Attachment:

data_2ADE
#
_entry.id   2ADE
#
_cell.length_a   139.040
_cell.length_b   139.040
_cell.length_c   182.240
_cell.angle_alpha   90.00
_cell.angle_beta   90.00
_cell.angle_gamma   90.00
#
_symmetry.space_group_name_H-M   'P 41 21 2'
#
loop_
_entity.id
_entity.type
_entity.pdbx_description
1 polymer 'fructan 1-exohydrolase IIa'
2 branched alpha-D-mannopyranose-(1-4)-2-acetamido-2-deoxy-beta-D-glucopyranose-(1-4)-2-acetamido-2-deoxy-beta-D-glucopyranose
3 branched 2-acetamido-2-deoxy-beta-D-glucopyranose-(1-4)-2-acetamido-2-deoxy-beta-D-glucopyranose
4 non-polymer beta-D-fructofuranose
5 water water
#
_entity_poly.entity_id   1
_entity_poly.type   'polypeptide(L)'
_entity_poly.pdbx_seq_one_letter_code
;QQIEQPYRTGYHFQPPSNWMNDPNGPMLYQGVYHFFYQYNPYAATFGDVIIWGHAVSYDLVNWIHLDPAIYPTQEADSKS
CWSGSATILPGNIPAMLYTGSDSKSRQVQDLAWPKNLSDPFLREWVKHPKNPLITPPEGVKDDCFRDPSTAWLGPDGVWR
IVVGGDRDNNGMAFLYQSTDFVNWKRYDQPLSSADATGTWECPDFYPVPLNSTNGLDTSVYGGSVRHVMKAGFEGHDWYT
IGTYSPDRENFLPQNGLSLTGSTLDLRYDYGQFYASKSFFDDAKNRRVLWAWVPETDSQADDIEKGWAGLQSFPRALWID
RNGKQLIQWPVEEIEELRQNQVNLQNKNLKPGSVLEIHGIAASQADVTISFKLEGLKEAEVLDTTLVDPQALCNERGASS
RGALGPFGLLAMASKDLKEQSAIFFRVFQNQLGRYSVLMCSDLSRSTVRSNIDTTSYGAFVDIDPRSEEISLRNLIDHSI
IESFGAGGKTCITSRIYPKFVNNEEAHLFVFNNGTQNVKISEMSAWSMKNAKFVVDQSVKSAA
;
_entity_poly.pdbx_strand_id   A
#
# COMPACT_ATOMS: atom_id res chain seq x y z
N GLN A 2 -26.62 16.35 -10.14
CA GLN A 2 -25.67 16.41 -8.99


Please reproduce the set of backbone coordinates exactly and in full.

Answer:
data_2ADE
#
_entry.id   2ADE
#
_cell.length_a   139.040
_cell.length_b   139.040
_cell.length_c   182.240
_cell.angle_alpha   90.00
_cell.angle_beta   90.00
_cell.angle_gamma   90.00
#
_symmetry.space_group_name_H-M   'P 41 21 2'
#
loop_
_entity.id
_entity.type
_entity.pdbx_description
1 polymer 'fructan 1-exohydrolase IIa'
2 branched alpha-D-mannopyranose-(1-4)-2-acetamido-2-deoxy-beta-D-glucopyranose-(1-4)-2-acetamido-2-deoxy-beta-D-glucopyranose
3 branched 2-acetamido-2-deoxy-beta-D-glucopyranose-(1-4)-2-acetamido-2-deoxy-beta-D-glucopyranose
4 non-polymer beta-D-fructofuranose
5 water water
#
_entity_poly.entity_id   1
_entity_poly.type   'polypeptide(L)'
_entity_poly.pdbx_seq_one_letter_code
;QQIEQPYRTGYHFQPPSNWMNDPNGPMLYQGVYHFFYQYNPYAATFGDVIIWGHAVSYDLVNWIHLDPAIYPTQEADSKS
CWSGSATILPGNIPAMLYTGSDSKSRQVQDLAWPKNLSDPFLREWVKHPKNPLITPPEGVKDDCFRDPSTAWLGPDGVWR
IVVGGDRDNNGMAFLYQSTDFVNWKRYDQPLSSADATGTWECPDFYPVPLNSTNGLDTSVYGGSVRHVMKAGFEGHDWYT
IGTYSPDRENFLPQNGLSLTGSTLDLRYDYGQFYASKSFFDDAKNRRVLWAWVPETDSQADDIEKGWAGLQSFPRALWID
RNGKQLIQWPVEEIEELRQNQVNLQNKNLKPGSVLEIHGIAASQADVTISFKLEGLKEAEVLDTTLVDPQALCNERGASS
RGALGPFGLLAMASKDLKEQSAIFFRVFQNQLGRYSVLMCSDLSRSTVRSNIDTTSYGAFVDIDPRSEEISLRNLIDHSI
IESFGAGGKTCITSRIYPKFVNNEEAHLFVFNNGTQNVKISEMSAWSMKNAKFVVDQSVKSAA
;
_entity_poly.pdbx_strand_id   A
#
# COMPACT_ATOMS: atom_id res chain seq x y z
N GLN A 2 -26.62 16.35 -10.14
CA GLN A 2 -25.67 16.41 -8.99